First, it is important to note that subchapter V is part of chapter 11. The corporate discharge under chapter 11 has been “strenuously protected.” Cleary Packaging, 630 B.R. at 474 (citing Mallinckrodt PLC v. City of Rockford (In re Mallinckrodt PLC), 2021 WL 2460227, at *4 (Bankr. D. Del. June 16, 2021)). The court in Cleary Packaging noted that “the Bankruptcy Act of 1898 included exceptions to discharge for certain corporate debtors.” Id. at 474. Subsequently, in 1978, Congress rejected that approach and provided a more expansive discharge to corporate debtors in enacting the Bankruptcy Code, representing “an intentional and decisive change by Congress with respect to the scope of a corporate debtor's discharge.” Id. Since 1978, Congress has limited the corporate discharge though § 1141(d)(6).4 However, this limitation on the scope of a corporate debtor's discharge is itself very narrow and took eight years to become law.5 Cleary Packaging, 630 B.R. at 475.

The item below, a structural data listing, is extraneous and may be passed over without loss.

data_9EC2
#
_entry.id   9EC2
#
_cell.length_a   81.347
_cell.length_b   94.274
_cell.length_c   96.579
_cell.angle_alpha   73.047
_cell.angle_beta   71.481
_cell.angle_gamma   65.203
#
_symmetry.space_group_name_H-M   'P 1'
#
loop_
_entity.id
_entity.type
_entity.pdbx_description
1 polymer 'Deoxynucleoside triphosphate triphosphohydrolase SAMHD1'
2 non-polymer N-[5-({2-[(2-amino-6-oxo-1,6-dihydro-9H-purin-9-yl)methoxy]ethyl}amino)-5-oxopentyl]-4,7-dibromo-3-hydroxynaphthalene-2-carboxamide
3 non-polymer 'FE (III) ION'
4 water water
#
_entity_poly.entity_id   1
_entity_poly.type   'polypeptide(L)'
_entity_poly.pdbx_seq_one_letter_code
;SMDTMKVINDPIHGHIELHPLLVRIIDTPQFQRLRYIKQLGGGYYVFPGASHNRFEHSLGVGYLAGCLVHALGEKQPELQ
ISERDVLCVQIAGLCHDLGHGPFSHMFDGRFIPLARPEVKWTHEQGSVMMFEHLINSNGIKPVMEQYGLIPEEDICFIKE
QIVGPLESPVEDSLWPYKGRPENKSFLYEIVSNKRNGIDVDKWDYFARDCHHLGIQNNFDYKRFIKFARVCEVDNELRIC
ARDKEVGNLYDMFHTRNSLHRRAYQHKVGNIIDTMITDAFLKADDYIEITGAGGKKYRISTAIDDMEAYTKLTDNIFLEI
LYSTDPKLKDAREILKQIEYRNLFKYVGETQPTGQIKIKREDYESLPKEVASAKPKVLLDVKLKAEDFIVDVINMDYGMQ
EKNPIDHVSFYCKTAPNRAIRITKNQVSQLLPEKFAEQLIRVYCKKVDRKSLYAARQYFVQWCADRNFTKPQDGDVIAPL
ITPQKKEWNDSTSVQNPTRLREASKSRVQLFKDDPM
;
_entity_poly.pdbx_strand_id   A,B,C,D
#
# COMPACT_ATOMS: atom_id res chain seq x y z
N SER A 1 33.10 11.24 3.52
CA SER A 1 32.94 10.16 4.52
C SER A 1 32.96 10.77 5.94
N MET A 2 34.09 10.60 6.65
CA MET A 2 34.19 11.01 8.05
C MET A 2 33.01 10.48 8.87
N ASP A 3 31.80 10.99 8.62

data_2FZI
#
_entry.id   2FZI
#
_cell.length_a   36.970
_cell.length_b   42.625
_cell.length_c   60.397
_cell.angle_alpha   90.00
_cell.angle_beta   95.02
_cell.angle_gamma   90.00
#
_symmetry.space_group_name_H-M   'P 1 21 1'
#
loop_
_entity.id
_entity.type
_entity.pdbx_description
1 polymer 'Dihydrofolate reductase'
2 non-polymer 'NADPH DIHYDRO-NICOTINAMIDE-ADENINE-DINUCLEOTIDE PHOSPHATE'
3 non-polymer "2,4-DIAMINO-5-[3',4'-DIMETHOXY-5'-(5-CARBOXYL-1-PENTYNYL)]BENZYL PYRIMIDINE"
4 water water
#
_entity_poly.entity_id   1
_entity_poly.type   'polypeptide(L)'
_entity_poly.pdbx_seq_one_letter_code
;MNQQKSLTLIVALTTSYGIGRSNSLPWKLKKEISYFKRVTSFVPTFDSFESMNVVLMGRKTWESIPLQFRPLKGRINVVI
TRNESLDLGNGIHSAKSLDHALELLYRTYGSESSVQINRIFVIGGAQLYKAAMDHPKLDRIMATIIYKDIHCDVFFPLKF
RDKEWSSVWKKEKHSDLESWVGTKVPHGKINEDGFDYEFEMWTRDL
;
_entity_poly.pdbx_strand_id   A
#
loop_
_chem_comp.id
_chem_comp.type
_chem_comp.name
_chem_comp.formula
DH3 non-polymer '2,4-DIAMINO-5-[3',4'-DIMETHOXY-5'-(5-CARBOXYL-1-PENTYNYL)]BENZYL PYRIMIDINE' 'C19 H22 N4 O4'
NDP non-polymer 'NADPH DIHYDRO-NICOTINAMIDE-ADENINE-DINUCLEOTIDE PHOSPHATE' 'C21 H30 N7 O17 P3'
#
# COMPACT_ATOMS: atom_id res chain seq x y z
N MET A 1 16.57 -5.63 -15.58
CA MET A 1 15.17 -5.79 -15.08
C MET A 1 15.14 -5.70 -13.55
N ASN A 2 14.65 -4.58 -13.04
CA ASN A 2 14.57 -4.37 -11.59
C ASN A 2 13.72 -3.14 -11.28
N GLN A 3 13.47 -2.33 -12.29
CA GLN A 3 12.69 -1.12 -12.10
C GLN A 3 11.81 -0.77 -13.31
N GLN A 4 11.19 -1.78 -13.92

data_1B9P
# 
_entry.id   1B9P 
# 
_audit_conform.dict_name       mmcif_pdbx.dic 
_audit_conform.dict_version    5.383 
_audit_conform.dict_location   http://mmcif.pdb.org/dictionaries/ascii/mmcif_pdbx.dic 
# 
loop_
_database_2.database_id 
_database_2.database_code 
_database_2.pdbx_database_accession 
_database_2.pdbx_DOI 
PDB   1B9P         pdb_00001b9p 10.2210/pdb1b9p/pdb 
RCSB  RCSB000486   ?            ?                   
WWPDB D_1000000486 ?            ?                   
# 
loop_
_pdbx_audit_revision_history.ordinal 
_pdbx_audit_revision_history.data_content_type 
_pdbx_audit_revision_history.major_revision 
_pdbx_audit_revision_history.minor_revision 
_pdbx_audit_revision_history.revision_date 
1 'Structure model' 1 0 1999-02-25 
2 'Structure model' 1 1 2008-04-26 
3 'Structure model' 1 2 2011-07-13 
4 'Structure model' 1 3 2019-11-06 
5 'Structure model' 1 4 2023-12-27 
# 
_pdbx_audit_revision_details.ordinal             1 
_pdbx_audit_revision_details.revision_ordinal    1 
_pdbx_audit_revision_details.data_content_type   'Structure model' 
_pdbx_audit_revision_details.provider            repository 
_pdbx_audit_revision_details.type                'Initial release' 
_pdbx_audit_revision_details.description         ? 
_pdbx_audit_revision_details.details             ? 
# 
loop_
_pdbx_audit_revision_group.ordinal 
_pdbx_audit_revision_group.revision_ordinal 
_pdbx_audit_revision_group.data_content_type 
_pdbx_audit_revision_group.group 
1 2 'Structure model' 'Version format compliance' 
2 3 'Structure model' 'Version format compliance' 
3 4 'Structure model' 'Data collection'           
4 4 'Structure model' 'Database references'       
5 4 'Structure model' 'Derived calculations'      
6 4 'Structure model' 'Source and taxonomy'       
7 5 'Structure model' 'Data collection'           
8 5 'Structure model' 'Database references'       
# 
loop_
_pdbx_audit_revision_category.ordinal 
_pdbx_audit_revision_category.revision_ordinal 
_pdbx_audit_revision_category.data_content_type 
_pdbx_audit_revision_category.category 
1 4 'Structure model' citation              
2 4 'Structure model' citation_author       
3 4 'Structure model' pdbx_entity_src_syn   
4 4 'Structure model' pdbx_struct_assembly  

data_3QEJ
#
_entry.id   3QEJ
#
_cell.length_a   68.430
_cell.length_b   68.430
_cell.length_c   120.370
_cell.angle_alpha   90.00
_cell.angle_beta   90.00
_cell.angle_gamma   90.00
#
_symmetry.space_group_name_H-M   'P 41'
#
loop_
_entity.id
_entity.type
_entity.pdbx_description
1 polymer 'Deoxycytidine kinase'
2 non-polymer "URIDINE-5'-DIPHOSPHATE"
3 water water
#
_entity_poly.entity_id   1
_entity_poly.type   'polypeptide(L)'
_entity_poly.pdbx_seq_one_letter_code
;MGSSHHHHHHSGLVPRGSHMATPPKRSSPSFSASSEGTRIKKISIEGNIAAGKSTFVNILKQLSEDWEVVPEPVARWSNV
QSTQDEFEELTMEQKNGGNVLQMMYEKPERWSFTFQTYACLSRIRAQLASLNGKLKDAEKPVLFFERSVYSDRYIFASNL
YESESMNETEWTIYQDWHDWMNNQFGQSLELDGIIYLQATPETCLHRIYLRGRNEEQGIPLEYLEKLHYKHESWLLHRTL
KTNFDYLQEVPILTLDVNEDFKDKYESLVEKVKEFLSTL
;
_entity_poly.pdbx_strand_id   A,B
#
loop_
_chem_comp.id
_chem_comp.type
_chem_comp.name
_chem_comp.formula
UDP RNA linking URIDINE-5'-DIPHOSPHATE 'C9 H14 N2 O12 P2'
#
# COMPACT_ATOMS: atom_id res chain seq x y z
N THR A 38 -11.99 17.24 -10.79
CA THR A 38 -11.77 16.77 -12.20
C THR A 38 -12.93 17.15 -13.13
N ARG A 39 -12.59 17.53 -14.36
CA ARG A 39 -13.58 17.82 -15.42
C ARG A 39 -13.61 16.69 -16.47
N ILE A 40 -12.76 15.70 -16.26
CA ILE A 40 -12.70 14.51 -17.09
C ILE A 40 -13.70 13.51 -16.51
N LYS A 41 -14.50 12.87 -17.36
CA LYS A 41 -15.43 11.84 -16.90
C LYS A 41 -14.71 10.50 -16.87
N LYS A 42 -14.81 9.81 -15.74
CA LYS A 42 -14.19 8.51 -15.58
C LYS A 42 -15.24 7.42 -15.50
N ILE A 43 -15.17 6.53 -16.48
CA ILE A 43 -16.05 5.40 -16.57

Because subchapter V is part of chapter 11, its discharge provision must be interpreted consistent with chapter 11's overall statutory scheme.6 Moreover, in passing the SBRA, Congress expressed no intention to further limit the scope of a non-individual's discharge in enacting § 1192. Satellite Rests., 626 B.R. at 878 (citing 290 H.R. Rep. No. 116-171, at p. 8 (2019), https://www.congress.gov/116/crpt/hrpt171/CRPT-116hrpt171.pdf). When considering the priority placed on the corporate discharge and the difficulty Congress faced with passing even a limited exception, “the suggestion that Congress incorporated 19 new exceptions to discharge for small corporations in a bill that was introduced in April 2019, and signed into law by the President in April 2019, seems not only improbable but also contradicts years of bankruptcy law and policy.” Cleary Packaging, 630 B.R. at 475.